We of course enjoy the wonderful sweet taste of the cantaloupe flesh. It has seeds in a fibrous mixture that some people scoop out and throw away. This is such a waste of good nutritious food. There is nothing wrong with the fibers and seeds in the fruit.

One thing you can do is to take out your trusty blender, add water and blend the seeds, juice, fibrous center and any meat that you have left of one cantaloupe until smooth. Next you can strain the mixture and separate the leftover parts of the seed husks. I do not throw these away, just put it aside for later use. You now have an orange colored liquid that you can sweeten to taste. You could put the left over seed husks in stews, soups or baking.

We can just eat the seeds with the fruit. Strawberries, tomatoes and cucumbers have seeds that we hardly notice. Other times we might just scoop or pick them out one at a time. They are put aside while we either eat the fruit or follow a recipe. The local birds would enjoy them or we could put them in the compost bin. They can be enjoyed by just eating them raw or cooked. Seeds like corn can be used as fuel. And of course they are used to make cooking oil.

There are various ways of consuming them but we will concentrate on how we can liquify them and use them as nutritious beverages.

Basic Seed Milk (Mylk) Recipe

1/2 cup raw pumpkin/cantaloupe/sunflower seed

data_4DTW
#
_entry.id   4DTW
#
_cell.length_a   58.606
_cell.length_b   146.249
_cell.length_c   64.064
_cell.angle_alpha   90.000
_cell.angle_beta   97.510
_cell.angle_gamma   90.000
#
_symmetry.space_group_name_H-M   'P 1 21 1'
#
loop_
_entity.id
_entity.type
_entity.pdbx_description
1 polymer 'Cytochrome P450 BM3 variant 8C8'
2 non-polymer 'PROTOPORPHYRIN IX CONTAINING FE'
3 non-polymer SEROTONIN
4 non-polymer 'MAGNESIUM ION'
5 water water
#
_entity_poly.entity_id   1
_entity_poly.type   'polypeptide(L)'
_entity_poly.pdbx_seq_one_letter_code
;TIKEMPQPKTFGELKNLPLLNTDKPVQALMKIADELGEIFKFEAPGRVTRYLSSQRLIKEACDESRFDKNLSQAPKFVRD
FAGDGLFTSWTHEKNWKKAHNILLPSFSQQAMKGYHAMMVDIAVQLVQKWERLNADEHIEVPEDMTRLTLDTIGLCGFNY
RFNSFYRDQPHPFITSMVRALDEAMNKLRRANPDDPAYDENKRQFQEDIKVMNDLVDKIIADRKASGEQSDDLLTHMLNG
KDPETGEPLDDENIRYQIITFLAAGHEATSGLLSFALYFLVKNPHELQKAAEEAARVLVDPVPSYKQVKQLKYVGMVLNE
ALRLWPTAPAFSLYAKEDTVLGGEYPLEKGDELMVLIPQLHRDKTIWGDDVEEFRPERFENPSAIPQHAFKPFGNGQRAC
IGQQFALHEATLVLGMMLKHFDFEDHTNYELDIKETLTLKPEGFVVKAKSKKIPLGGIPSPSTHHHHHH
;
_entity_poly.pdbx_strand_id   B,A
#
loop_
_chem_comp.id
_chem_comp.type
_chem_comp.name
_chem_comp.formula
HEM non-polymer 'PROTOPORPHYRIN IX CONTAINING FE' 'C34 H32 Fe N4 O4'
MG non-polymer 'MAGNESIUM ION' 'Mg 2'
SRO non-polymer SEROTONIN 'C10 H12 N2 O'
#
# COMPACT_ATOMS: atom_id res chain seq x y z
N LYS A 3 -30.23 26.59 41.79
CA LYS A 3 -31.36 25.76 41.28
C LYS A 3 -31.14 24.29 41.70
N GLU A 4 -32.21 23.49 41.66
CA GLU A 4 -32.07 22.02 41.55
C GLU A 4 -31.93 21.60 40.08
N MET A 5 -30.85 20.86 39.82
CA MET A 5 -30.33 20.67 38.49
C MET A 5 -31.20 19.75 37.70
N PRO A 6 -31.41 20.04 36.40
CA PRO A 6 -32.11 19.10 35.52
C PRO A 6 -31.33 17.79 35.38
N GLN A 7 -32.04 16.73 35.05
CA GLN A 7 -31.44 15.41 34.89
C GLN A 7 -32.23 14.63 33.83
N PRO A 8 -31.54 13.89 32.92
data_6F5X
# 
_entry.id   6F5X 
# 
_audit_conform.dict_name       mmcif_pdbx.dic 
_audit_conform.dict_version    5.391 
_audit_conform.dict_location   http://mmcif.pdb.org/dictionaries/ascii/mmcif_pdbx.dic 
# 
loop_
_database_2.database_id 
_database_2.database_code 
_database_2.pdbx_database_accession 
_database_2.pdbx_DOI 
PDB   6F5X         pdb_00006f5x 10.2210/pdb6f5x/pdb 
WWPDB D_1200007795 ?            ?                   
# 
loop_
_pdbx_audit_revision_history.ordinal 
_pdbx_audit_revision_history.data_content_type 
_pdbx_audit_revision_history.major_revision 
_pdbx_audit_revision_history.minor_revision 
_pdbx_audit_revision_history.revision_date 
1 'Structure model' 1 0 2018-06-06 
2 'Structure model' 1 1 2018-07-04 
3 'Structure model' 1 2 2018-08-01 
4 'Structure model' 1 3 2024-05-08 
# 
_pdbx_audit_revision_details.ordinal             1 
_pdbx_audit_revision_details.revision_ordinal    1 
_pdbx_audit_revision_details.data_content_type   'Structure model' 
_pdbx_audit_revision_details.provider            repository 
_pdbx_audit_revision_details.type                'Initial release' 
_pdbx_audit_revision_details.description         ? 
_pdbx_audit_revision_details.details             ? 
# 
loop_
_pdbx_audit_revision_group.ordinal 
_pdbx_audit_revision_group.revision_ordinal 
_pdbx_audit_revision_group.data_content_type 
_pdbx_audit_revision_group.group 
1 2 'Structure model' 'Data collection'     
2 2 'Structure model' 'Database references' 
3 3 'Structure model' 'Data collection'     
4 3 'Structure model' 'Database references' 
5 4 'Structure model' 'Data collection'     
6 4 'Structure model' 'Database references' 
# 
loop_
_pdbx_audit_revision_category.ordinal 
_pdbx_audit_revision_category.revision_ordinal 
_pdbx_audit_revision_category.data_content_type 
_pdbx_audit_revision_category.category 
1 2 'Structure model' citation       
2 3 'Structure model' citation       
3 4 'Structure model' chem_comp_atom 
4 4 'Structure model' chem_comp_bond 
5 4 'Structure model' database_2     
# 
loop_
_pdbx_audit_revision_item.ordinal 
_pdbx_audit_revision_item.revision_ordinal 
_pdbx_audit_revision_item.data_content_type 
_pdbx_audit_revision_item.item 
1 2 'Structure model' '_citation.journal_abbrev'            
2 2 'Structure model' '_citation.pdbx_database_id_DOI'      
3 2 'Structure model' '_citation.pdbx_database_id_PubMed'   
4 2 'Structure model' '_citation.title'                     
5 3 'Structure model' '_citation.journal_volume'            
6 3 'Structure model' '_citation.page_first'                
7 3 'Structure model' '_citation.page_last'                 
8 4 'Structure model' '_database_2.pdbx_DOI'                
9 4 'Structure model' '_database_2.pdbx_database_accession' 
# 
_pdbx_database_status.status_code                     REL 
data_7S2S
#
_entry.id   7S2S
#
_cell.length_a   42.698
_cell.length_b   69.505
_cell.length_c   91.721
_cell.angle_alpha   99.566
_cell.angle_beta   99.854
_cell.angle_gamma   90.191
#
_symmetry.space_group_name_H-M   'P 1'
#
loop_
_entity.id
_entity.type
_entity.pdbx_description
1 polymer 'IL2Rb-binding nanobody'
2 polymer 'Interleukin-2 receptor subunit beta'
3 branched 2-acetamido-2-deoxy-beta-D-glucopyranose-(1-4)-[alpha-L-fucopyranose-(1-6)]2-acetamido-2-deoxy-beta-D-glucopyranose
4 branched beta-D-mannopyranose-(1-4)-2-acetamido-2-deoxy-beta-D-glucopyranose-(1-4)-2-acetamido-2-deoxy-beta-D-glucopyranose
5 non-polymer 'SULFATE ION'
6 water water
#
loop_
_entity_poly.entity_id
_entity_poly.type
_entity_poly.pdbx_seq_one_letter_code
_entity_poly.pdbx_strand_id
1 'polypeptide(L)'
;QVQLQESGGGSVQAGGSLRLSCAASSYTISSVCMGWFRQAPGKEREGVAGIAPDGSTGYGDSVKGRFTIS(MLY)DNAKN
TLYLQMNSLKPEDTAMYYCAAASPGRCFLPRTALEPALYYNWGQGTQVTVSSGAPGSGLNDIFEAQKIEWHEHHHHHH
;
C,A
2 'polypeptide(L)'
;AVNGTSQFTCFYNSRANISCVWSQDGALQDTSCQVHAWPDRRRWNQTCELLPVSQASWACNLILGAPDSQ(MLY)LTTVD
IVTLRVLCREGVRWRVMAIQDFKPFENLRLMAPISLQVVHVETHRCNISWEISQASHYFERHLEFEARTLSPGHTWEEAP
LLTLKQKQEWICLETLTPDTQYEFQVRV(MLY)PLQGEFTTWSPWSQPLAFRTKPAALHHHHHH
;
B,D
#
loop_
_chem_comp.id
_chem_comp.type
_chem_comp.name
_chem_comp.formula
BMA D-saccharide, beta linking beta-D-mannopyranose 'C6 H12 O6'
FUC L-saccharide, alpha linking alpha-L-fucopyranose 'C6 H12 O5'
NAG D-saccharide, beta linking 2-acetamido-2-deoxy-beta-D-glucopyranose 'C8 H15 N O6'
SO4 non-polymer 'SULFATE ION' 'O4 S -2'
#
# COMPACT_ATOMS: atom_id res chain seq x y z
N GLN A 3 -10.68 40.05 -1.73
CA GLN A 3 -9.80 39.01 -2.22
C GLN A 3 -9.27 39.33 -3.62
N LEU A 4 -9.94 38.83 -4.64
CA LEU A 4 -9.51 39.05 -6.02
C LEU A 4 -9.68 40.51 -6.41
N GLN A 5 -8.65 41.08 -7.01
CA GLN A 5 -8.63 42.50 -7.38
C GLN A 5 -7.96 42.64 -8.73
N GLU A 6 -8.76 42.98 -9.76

2 cups filtered water

filtered water for soaking

optional depending on use

dates, raisins, vanilla, sweetener, salt

First soak seeds in covered bowl in the refrigerator for two hours to overnight. Take seeds out the water and put into a blender then put in fresh water. Blend until creamy looking. Pour through cheesecloth, nut bag or a strainer. Place in jar and refrigerate, will last a couple of days.

Seed Milk

Have you ever made seed milk?

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How To Drink Your Cantaloupe

Do You Enjoy Eating Cantaloupes?

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    • KarenHC profile image

      Karen 4 years ago from U.S.

      We do enjoy eating cantaloupes, especially my husband (too much bothers my digestive system, unfortunately). There's a lot of good information on this page that I didn't know before.

    • profile image

      anonymous 4 years ago

      I found this lens because I am growing the melons in my Aquaponics setup in my back yard being that i am in Australia we call them rock melons. I learnt quite a bit that I didn't know from visiting here thank you for the lens.